This was also true back in my childhood days; for when I announced on a non-school day that: “I am going to the library!” There was never any words of discouragement; it was like announcing I was going to church, Boy Scout meeting or church acolyte rehearsal. And having to report as a young child to the library every day after school (until my mother came home from work); probably provided her with a sense of comfort; and also provided her with a free source of after-school childcare that was both safe and educational. The BPL knowingly or unknowingly latched on to us “latch-key” kids, and held us safe from the ever potentially dangerous Brooklyn streets.

But for the “kid-me”, the BPL was much, much more. For it represented one of the few places, outside of school and church where I could fully be myself; that self who was always asking the why, where, when, and for what reasons questions. If you were a child with a lot of questions, then the BPL was your proverbial promise and deliver land. And even when you had one of those questions, that in those days were forbidden to ask like: “The ‘real’ age of the planet”; or, “How could all of the dinosaurs fit in the ark (and how could they be in the same time period as humans)?” You knew that the Librarian was the one adult who would not “give you up” to other adults for pursuing a controversial line of inquiry.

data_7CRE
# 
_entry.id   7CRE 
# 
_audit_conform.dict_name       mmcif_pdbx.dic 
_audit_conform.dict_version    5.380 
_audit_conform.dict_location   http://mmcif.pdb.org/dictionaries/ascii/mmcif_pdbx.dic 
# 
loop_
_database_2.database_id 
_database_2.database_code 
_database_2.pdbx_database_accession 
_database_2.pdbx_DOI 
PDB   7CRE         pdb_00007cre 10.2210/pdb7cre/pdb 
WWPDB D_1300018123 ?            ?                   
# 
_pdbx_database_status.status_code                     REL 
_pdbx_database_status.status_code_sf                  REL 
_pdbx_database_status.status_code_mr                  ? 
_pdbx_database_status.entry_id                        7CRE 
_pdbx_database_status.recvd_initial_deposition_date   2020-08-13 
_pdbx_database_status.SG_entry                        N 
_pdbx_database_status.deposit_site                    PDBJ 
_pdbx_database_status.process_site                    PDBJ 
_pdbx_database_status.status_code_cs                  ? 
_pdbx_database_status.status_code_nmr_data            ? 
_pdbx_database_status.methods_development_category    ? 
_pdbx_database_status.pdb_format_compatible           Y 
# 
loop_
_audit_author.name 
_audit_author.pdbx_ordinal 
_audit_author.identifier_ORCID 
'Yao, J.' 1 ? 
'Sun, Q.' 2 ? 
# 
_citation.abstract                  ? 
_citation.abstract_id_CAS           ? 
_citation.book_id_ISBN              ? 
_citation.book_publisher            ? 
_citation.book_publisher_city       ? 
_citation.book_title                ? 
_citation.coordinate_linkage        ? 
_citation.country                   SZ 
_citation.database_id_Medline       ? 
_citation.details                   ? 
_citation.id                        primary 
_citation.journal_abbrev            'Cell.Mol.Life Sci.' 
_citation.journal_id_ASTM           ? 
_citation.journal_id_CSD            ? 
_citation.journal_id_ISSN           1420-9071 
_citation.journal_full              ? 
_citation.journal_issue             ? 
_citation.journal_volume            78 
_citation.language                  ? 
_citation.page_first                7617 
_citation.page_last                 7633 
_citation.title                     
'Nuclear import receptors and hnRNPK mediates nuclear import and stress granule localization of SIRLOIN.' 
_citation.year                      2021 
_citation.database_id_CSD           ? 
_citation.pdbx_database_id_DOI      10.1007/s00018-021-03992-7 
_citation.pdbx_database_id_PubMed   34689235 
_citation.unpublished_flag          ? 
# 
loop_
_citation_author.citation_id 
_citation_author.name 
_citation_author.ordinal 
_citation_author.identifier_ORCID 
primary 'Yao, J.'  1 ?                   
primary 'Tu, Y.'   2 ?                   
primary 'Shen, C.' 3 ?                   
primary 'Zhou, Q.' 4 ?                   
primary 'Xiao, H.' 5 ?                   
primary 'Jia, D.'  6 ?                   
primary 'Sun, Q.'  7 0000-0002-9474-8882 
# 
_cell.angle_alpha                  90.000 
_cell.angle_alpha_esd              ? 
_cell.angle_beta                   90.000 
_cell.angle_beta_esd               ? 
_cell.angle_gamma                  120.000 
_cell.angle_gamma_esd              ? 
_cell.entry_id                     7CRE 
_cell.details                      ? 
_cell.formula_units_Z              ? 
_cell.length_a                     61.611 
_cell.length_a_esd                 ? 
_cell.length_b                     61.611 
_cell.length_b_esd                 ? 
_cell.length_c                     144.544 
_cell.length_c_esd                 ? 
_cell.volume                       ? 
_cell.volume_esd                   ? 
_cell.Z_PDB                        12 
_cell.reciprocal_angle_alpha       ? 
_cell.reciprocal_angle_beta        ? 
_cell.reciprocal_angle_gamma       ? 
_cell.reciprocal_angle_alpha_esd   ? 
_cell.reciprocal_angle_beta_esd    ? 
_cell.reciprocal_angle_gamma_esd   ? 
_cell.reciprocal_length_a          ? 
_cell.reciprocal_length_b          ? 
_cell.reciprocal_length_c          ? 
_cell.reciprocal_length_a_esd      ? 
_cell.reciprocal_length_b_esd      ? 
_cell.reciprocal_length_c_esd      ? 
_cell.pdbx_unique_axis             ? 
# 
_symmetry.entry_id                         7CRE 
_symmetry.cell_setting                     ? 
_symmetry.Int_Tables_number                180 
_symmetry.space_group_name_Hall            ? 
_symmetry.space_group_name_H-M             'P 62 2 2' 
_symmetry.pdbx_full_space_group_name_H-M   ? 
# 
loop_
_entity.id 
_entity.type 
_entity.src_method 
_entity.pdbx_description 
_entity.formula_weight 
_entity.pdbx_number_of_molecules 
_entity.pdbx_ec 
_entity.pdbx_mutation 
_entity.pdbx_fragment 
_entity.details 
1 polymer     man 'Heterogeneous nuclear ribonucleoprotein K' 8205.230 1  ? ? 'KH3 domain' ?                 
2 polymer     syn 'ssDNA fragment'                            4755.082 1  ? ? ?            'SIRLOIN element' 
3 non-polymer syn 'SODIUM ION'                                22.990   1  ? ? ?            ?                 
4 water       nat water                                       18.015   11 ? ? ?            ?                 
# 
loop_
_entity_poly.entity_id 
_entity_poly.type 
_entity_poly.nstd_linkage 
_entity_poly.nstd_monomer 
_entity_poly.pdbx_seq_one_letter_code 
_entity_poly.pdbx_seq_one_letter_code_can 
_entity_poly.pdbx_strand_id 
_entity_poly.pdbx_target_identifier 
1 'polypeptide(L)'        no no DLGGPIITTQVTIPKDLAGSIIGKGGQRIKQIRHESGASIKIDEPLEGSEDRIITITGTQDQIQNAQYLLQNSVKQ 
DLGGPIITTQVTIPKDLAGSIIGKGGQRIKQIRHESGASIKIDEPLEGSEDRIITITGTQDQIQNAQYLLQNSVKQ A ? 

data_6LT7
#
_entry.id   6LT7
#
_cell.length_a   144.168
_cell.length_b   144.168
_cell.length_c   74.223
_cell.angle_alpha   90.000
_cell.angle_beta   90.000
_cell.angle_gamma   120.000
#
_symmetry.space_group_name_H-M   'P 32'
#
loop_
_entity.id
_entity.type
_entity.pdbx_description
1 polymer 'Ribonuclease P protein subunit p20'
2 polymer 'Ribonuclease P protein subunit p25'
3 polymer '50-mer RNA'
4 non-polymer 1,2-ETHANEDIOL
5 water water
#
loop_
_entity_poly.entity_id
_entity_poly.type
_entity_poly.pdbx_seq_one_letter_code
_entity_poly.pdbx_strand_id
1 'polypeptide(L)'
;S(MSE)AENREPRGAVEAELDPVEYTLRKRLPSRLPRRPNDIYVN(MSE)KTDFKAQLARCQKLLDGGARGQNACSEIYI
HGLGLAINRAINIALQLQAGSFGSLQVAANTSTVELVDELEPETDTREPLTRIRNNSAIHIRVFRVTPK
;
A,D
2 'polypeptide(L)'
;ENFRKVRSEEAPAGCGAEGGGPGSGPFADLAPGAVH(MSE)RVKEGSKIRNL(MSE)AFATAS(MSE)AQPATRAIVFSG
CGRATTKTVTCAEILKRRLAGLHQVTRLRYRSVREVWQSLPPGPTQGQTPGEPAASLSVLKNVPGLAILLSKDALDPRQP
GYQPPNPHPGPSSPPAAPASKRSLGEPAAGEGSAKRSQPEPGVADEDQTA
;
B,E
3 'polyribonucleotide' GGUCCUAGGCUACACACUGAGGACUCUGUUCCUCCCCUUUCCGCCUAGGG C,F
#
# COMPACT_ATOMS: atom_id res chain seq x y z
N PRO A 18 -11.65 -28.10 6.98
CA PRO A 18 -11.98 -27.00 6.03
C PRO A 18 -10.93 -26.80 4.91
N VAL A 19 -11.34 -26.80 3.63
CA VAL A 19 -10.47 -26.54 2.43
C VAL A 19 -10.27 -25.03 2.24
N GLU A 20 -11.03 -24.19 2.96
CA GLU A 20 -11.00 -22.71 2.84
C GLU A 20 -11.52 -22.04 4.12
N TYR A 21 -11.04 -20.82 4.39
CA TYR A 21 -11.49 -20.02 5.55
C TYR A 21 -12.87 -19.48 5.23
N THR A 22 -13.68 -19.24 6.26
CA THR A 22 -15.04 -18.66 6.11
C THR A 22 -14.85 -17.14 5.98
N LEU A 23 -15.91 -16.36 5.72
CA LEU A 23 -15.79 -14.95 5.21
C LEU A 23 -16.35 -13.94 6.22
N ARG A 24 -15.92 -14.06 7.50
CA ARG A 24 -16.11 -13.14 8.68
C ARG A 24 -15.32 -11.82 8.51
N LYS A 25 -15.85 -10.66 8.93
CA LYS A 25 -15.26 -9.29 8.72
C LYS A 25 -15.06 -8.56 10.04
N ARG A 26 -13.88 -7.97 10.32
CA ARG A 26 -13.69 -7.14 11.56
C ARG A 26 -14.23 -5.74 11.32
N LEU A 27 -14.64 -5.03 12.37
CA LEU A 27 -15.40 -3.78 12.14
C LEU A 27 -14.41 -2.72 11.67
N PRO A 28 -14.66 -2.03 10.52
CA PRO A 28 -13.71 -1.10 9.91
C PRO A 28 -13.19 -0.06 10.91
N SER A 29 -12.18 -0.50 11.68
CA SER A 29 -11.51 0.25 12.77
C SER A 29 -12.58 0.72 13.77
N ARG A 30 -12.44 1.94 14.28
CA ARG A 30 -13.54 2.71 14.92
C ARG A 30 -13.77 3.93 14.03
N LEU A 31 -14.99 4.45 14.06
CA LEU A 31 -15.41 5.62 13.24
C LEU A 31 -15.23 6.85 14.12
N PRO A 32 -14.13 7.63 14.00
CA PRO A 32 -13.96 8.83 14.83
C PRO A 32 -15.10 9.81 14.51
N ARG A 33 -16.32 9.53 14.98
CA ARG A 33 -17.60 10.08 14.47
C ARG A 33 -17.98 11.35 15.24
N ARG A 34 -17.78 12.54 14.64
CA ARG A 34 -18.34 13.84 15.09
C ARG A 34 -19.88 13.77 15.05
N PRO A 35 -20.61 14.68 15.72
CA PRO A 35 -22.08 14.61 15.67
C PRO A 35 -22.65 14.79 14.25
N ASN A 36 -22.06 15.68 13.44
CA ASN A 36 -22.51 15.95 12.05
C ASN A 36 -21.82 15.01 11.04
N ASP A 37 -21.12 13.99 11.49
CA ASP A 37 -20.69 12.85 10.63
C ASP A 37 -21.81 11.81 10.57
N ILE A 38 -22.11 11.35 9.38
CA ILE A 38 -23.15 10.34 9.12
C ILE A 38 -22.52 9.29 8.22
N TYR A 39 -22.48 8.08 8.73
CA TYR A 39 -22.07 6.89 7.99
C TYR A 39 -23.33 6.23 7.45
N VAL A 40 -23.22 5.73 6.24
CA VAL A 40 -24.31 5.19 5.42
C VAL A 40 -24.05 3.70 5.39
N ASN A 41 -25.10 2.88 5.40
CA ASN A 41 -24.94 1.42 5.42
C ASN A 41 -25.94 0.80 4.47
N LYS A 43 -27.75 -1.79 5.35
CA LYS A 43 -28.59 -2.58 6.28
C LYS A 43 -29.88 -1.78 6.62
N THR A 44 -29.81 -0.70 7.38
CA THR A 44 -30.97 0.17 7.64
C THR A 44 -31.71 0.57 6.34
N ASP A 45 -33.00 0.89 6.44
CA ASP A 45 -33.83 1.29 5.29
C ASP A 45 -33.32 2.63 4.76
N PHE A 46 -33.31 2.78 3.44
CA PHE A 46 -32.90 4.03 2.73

The BPL was and still is, one of our educational intuitions that seeks to close the: right to imagination gap that separates the children of wealth and entitlement, from their darker and/or poorer age mates. If a child can get inside the walls of a library, anything imaginable and life changing can happen; and anything wonderful could and did happen to me.